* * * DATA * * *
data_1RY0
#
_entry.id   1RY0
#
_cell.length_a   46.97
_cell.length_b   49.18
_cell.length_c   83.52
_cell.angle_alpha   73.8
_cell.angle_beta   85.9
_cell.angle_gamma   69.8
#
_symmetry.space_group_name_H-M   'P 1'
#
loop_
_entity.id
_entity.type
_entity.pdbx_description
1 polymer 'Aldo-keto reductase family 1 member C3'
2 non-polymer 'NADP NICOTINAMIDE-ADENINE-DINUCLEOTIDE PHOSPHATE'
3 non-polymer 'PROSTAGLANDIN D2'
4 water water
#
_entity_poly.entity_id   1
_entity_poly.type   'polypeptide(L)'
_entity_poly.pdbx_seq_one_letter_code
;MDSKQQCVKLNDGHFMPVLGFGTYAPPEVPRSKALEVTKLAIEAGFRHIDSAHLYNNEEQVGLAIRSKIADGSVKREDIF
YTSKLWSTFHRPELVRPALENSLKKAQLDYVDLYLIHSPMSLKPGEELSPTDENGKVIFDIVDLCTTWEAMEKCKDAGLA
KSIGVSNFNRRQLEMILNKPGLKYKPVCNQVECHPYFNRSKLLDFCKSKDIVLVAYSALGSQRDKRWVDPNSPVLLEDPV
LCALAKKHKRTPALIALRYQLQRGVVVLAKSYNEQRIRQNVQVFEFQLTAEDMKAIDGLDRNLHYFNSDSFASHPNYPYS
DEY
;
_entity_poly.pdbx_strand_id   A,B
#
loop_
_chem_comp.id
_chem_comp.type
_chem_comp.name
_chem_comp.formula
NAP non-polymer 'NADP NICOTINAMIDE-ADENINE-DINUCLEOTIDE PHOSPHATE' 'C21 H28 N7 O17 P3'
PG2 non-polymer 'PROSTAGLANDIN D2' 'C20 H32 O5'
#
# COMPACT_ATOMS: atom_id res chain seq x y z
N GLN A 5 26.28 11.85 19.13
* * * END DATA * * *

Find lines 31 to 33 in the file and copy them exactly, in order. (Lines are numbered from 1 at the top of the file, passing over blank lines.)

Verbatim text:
;
_entity_poly.pdbx_strand_id   A,B
#